It is easy to get swept up on the euphoria that grips markets. Most of the time, that jump cots you money in the long run. But standing aside and waiting to take the opposite side of the trade has a far higher probability of success. General Electric Company (NYSE:GE) is the one we want to focus on today where we think the crowd is losing its mind and fair value lies 50% lower.
From any regular vantage point there was not really much to like about the Q4-2022 results. Revenue was up 3% year over year and 6% if you used the company’s “organic revenue growth” number.
But even going with that, 6% revenue growth in an era of 8% inflation is hardly something be proud of. More importantly for the markets, Q4-2022 revenue numbers missed expectations by $310 million. Looking at the segmental data for the fourth quarter, we saw that aerospace came in at a whopping 26% revenue increase, which translated into 16% segmental profit gains.
Renewable energy continued its malaise with a 13% revenue decline and an equally poor 12% earnings decline. Power was the only segment that appeared to be hitting it out of the park with revenues up 12% and profits more than doubling. GE HealthCare Technologies Inc. (GEHC) has now been spun-off and does not impact GE to that extent. Nonetheless, GE does retain a small stake in the firm and the solid profit margins and growth were nice to see.
GE’s year wrapped with yet another GAAP loss. But adjusted profits were at $0.77 per share. That is wild number for a company trading near $80.00 a share. GE’s guidance for 2023 came in at a midpoint of $1.80 a share.
That is again non-GAAP and apparently nobody really cares what actual GAAP profits come in at. But even running with that $1.80 of fluffed up profits, the analyst consensus looks out to lunch.
That is a 27% guide down from where our ebullient crowd was sitting. While we have to congratulate that one brave soul ready to go against consensus with a sell, it is stunning that we had five “Strong Buys” and two “Buys” with a stock at 33 times earnings.
Of course that was before today. GE now trades at 45X forward non-GAAP earnings. While GE’s recent history is filled with losses, a longer term chart puts the current valuation in perspective.
45X was around the time of the dot-com boom ending. We all know how that worked out.
Free Cash Flow
The bull counterargument has rested on two main areas. The first being that current CEO Larry Culp, will turn this around into a profit making machine. While the exceptional reputation of Larry Culp speaks for itself, we see no evidence of a big turnaround in profits. Yes, we have seen great debt reduction and yes the focus towards the best segments of GE (power and aerospace) is welcome. But there is no turnaround in profits. GAAP profit margins look like a horror show and non-GAAP margins are exceptionally weak.
The other argument has been that one should only focus on the free cash flow as that states the value of the underlying business. We disagree on this as capex itself goes through cycles. Underinvesting in the business can make free cash flow look sturdy and there is payback down the line. Our opinion is that GE’s current cash flow reinvestment is on the low side. But even if that metric is your thing, GE is projecting $3.8 billion of free cash flow.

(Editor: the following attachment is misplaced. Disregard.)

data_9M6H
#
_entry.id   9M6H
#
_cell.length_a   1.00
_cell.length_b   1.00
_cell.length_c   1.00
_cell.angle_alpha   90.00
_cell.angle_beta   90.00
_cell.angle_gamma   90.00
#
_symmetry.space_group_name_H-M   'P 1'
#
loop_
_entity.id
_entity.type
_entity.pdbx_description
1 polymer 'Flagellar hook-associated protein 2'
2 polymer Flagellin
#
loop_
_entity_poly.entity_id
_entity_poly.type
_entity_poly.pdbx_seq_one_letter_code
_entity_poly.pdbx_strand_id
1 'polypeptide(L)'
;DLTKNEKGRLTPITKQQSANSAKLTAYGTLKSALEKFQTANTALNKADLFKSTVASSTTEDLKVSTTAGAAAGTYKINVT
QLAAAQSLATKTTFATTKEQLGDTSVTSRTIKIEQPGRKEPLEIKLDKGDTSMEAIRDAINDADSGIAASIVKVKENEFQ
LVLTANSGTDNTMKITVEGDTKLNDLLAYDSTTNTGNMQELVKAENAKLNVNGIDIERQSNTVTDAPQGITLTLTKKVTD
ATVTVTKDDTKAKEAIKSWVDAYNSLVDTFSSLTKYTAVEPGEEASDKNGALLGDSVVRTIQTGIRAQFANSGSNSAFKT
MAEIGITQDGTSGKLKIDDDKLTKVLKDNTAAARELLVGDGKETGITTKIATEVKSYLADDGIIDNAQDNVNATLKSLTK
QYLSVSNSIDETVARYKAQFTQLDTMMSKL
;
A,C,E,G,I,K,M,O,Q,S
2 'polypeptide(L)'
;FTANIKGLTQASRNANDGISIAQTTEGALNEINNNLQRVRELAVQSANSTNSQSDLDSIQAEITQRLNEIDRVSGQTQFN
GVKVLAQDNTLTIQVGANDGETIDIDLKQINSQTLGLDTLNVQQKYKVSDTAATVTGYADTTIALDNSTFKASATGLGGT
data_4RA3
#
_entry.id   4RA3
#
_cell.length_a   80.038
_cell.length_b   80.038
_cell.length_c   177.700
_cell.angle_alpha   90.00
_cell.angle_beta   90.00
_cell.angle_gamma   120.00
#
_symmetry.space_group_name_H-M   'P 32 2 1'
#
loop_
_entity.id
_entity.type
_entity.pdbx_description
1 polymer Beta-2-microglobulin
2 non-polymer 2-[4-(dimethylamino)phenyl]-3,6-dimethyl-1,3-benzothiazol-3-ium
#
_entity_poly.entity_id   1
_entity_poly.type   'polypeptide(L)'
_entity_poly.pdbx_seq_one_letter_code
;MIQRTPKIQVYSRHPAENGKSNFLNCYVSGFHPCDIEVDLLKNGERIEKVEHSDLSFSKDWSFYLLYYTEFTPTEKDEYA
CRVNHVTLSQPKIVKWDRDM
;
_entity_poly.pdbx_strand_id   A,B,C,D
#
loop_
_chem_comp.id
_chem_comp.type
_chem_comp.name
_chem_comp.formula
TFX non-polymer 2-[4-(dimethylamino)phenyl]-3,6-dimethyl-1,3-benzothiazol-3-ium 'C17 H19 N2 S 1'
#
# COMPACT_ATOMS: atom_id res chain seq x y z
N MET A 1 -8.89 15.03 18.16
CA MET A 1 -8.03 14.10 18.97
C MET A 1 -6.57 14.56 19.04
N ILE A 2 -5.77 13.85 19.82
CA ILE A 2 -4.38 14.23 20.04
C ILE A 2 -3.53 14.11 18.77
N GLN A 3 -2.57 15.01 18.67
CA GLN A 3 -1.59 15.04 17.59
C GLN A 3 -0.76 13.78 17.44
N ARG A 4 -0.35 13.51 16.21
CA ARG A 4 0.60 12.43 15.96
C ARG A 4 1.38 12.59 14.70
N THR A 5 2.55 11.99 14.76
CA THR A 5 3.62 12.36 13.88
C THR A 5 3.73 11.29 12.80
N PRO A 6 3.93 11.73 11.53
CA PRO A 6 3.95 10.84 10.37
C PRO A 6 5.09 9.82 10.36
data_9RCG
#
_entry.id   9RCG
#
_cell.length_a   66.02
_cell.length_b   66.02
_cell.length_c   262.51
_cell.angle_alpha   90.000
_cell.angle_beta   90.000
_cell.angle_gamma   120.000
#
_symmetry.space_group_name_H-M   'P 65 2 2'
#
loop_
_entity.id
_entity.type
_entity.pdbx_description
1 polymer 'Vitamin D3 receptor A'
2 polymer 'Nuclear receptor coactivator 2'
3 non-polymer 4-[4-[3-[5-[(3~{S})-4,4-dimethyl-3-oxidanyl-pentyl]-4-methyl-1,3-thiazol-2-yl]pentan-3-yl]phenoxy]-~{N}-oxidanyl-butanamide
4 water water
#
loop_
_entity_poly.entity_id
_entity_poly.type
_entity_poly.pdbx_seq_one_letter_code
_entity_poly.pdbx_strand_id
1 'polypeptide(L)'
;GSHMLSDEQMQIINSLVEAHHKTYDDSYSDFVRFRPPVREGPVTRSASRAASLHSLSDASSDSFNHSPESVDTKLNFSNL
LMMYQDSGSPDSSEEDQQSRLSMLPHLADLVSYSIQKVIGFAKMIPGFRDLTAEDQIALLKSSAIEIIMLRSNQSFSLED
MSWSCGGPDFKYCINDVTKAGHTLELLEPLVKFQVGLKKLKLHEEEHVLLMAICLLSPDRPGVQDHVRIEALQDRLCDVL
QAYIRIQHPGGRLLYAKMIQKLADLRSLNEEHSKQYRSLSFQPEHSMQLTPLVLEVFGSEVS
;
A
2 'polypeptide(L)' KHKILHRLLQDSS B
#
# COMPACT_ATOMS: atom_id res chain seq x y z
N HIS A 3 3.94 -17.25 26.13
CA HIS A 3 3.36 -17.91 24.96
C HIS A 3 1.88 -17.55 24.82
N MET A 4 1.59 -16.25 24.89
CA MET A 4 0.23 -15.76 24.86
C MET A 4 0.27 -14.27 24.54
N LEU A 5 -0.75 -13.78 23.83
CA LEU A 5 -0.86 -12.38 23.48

How does that compare? The midpoint of the projections is a 4.3% free cash flow yield.
In other words, the risk-free Federal Funds rate is similar. Sure, in the longer run, GE likely grows from here. But any reasonable valuation down the line will take your total returns deeply into negative territory.
GE delivered stunningly bad results. The forward guidance was chopped to bits. We expect the usual defense from the bulls which will include looking past even 2023 and focusing on the ultra rosy 2024 numbers.
Voila! GE is cheap again!
Of course in the history of stock markets, never has a conglomerate like GE expanded revenues or earnings during a recession.
We will add that profit margins tend to contract sharply in a recession, so in all likelihood these numbers will elicit side-splitting laughter when we look at them in January 2025.
GE looks extremely expensive and has now just slashed guidance. The stock is floating on its cloud of euphoria, a whole 33% above the 200-day moving average. Back in 2021 we thought The Walt Disney Company (DIS) was the best short hedge on the market. DIS has underperformed S&P 500 (SPY) by 47% since then. Today, we think GE represents a compelling short hedge that will make the gyrations of 2023 a bit smoother. It has an extremely frothy valuation like DIS did. Similarly, expectations for huge aerospace upcycle are unlikely to pan out (remember the reopening play thesis for DIS?). We recently initiated a short at $79.40 and we are looking for $40.00 a share.